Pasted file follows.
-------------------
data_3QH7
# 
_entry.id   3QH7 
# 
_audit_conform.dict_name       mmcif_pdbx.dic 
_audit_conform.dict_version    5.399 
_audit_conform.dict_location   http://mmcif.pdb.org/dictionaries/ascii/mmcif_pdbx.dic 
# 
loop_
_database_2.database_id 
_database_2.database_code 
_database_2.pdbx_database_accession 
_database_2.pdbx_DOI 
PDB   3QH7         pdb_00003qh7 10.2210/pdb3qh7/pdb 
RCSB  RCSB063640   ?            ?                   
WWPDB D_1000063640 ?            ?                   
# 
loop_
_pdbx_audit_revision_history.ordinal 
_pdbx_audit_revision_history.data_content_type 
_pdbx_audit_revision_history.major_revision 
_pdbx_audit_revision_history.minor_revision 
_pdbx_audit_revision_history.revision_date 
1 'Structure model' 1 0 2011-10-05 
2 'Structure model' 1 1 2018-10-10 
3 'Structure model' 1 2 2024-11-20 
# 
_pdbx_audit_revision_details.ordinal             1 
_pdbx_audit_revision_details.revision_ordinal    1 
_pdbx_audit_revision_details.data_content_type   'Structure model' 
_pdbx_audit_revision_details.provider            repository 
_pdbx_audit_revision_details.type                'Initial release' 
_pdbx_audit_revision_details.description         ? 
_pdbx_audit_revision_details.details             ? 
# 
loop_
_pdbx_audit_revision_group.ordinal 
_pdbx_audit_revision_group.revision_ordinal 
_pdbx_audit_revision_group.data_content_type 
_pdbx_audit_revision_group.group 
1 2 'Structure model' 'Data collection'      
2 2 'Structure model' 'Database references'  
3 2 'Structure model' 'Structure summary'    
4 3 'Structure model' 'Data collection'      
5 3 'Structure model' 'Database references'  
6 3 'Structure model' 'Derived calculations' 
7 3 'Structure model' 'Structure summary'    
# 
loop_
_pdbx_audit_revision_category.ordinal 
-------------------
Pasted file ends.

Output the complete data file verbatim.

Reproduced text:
data_3QH7
# 
_entry.id   3QH7 
# 
_audit_conform.dict_name       mmcif_pdbx.dic 
_audit_conform.dict_version    5.399 
_audit_conform.dict_location   http://mmcif.pdb.org/dictionaries/ascii/mmcif_pdbx.dic 
# 
loop_
_database_2.database_id 
_database_2.database_code 
_database_2.pdbx_database_accession 
_database_2.pdbx_DOI 
PDB   3QH7         pdb_00003qh7 10.2210/pdb3qh7/pdb 
RCSB  RCSB063640   ?            ?                   
WWPDB D_1000063640 ?            ?                   
# 
loop_
_pdbx_audit_revision_history.ordinal 
_pdbx_audit_revision_history.data_content_type 
_pdbx_audit_revision_history.major_revision 
_pdbx_audit_revision_history.minor_revision 
_pdbx_audit_revision_history.revision_date 
1 'Structure model' 1 0 2011-10-05 
2 'Structure model' 1 1 2018-10-10 
3 'Structure model' 1 2 2024-11-20 
# 
_pdbx_audit_revision_details.ordinal             1 
_pdbx_audit_revision_details.revision_ordinal    1 
_pdbx_audit_revision_details.data_content_type   'Structure model' 
_pdbx_audit_revision_details.provider            repository 
_pdbx_audit_revision_details.type                'Initial release' 
_pdbx_audit_revision_details.description         ? 
_pdbx_audit_revision_details.details             ? 
# 
loop_
_pdbx_audit_revision_group.ordinal 
_pdbx_audit_revision_group.revision_ordinal 
_pdbx_audit_revision_group.data_content_type 
_pdbx_audit_revision_group.group 
1 2 'Structure model' 'Data collection'      
2 2 'Structure model' 'Database references'  
3 2 'Structure model' 'Structure summary'    
4 3 'Structure model' 'Data collection'      
5 3 'Structure model' 'Database references'  
6 3 'Structure model' 'Derived calculations' 
7 3 'Structure model' 'Structure summary'    
# 
loop_
_pdbx_audit_revision_category.ordinal 